Walking and the pedestrian environment
September 26, 2006
Old Hikawa Rise (Tokyo)

本氷川坂 もとひかわざか
Moto Hikawa-zaka, Old Hikawa Rise

Between Akasaka 6-10 and 6-19

This article is part of the special feature Akasaka on the Rise. Check it out in my Live Maps Collection.

The official description:

Old hikawa map, 1710
Midway up the rise, Old Hikawa Shrine was on the east side, the source of the name. The temple was merged with Hikawa Shrine in April of the 16th year of the Meiji Era. Also written Original Hikawa Rise.

Unofficial explanation:

Motohikawa Rise, bottomMoto Hikawa Rise is a wonderful old street. The view here is from the bottom. It starts just south of Akasaka Doori, just beyond a mildly historic storefront. It now houses a pub, which might make a good stop at the beginning or end of your visit. The store was from the Meiji era, while the rise is from the early Edo.

Motohikawa Rise, MidAs you continue up the steep, winding, narrow street, Maison Akasaka (メゾン赤坂) is on the right. Maison Akasaka is a 7-floor condo building constructed in 1969. What makes it memorable here is the inclined concrete wall of its parking garage. It looks like it could be the base of a fortress of some sort, especially European. Up on the left is a much more traditional Japanese retaining wall.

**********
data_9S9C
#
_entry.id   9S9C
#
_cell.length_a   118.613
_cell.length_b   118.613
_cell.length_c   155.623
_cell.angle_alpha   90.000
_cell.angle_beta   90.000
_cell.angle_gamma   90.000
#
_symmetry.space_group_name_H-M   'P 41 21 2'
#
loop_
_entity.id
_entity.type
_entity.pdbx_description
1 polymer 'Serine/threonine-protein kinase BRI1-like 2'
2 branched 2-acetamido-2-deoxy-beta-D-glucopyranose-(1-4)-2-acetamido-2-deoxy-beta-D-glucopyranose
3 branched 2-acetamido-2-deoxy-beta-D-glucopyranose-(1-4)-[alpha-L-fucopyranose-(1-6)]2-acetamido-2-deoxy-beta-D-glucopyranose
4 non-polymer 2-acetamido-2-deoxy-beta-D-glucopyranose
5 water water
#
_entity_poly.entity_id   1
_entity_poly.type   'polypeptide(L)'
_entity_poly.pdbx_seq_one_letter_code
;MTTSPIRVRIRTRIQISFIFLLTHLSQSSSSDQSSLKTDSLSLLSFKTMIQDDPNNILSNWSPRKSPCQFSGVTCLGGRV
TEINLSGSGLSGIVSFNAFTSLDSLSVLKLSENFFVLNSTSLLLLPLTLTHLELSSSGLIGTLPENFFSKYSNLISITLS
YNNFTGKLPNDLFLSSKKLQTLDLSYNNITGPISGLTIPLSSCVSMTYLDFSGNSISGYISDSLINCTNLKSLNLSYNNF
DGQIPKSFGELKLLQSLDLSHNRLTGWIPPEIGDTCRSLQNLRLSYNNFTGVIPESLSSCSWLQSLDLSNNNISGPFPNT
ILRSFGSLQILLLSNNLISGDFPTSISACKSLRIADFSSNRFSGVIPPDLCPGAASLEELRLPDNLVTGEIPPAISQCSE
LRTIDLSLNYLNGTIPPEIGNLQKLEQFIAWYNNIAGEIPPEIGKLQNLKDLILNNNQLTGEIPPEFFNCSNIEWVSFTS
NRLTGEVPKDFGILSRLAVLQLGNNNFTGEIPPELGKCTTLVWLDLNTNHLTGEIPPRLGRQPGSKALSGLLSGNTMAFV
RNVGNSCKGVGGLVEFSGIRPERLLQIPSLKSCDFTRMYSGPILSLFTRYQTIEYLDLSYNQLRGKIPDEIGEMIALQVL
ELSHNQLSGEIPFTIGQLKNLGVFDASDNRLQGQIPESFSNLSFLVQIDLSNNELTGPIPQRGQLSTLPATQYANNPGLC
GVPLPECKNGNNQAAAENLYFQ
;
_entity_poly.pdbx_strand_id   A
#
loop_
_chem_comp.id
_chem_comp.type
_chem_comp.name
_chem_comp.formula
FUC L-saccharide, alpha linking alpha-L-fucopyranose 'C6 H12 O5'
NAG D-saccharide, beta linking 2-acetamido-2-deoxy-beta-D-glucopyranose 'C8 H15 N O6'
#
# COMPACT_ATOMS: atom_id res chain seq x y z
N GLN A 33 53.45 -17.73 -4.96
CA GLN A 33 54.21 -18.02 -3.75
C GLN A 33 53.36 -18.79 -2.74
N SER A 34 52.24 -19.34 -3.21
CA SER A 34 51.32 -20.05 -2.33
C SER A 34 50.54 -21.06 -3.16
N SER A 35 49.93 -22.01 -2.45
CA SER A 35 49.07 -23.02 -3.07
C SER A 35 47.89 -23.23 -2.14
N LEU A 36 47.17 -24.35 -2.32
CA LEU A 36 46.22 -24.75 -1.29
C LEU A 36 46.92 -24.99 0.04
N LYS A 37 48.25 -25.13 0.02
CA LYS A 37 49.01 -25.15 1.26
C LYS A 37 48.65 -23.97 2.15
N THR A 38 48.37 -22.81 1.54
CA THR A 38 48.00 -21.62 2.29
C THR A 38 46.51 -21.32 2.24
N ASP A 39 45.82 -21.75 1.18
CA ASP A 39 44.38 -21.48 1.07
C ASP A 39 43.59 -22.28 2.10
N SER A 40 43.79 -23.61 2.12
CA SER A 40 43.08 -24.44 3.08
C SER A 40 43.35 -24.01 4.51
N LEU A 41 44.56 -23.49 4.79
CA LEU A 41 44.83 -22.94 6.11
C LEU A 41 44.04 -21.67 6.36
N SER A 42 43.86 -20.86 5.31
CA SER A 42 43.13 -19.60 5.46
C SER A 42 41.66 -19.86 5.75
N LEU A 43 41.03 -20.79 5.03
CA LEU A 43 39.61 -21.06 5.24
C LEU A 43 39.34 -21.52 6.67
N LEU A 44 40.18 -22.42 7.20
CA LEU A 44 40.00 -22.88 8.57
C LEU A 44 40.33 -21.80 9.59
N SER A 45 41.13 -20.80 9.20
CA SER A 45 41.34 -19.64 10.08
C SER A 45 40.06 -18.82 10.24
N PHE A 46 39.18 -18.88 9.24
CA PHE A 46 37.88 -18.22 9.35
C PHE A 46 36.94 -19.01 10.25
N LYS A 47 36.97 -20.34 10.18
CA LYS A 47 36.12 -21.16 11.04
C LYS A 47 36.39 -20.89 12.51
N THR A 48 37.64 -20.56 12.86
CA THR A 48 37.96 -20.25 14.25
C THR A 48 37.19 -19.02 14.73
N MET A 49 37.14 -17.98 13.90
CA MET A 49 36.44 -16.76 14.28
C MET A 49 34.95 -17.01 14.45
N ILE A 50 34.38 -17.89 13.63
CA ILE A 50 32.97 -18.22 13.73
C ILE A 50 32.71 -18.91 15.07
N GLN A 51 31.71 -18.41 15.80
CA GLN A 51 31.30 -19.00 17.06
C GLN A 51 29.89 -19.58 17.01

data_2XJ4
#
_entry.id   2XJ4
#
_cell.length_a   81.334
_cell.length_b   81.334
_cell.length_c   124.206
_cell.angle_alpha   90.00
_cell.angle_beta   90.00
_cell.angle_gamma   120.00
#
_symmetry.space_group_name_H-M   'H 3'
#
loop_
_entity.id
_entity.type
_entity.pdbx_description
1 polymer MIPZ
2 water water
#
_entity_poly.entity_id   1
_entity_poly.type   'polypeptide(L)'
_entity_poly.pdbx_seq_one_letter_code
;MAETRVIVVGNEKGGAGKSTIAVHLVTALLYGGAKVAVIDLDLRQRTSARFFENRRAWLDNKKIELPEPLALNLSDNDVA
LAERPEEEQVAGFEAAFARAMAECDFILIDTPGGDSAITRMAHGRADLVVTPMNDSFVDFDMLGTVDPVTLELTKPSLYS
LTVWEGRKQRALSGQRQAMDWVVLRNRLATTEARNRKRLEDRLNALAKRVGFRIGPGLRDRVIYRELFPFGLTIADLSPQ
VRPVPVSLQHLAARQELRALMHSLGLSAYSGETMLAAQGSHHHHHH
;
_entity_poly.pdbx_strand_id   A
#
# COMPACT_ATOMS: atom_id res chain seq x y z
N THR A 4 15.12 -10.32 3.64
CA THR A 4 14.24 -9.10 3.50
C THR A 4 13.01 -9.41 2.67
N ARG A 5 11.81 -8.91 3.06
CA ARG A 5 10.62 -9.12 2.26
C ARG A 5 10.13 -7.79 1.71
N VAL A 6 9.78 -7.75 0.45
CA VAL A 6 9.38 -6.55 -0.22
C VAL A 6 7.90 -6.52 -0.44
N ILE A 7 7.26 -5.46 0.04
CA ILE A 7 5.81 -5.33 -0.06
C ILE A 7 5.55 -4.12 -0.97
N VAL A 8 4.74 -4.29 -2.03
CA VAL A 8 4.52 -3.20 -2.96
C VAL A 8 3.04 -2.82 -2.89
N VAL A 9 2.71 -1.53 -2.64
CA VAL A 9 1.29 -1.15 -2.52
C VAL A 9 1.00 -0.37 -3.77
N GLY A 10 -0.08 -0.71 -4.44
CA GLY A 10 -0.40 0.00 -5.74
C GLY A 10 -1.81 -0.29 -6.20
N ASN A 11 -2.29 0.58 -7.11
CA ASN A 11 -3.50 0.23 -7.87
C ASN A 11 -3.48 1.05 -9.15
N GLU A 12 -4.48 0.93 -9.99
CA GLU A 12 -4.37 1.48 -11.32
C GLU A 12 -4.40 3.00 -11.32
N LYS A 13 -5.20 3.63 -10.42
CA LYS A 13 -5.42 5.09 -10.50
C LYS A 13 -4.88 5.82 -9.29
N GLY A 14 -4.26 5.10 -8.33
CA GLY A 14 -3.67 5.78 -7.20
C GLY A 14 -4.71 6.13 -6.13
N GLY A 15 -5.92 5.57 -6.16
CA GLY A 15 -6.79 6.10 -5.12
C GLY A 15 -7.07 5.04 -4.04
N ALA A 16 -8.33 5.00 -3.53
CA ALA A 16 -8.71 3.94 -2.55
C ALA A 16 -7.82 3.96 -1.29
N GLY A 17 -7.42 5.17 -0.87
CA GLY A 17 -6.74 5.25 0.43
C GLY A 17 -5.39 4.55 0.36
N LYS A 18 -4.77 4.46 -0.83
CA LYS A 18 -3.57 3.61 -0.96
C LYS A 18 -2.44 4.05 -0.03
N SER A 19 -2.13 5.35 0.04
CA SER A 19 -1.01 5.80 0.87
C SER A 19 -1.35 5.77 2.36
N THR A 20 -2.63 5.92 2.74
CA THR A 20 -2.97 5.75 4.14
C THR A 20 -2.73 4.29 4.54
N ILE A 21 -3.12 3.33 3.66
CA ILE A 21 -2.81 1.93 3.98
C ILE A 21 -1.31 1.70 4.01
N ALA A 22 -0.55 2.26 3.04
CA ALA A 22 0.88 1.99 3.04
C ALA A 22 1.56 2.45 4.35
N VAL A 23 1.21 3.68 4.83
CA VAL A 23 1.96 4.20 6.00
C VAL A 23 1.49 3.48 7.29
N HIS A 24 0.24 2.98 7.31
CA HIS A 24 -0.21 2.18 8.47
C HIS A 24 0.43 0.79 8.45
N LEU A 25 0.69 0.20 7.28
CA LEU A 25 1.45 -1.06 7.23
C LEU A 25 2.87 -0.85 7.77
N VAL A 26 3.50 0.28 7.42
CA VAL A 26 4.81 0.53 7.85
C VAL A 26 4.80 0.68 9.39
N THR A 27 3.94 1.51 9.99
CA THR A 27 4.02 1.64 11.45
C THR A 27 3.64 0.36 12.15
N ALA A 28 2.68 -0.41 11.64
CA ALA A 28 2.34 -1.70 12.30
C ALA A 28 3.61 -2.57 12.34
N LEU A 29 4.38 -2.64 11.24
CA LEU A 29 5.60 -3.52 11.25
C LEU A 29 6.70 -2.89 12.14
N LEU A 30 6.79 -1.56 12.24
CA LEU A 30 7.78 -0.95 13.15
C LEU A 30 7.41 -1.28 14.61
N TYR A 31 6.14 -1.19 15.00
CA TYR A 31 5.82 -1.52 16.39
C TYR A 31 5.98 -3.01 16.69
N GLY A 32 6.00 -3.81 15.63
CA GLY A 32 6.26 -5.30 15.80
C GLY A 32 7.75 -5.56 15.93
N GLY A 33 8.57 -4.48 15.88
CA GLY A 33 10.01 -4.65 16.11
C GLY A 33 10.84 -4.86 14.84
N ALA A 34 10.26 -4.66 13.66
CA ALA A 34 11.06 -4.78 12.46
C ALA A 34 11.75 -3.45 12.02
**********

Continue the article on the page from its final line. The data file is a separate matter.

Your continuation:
Motohikawa Rise, Mid topHere we are looking back down at the entrance to Maison Akasaka. To the right is the base of Hikawa Shrine, a charming old stone block retaining wall. Some towards the top have come loose, and are now secured with concrete.

Motohikawa Rise, TopFrom the top of Old Hikawa Rise, a scene of yet another sharp turn in the grade.

Motohikawa Rise, PostThe memorial post at the top of the rise. There's an entrance to Hikawa Shrine on your left. You can find (non-Old) Hikawa Rise on the other side of the shrine. By the way, Hikawa means "Frozen River".

Posted by Rob Ketcherside at September 26, 2006 5:03 AM
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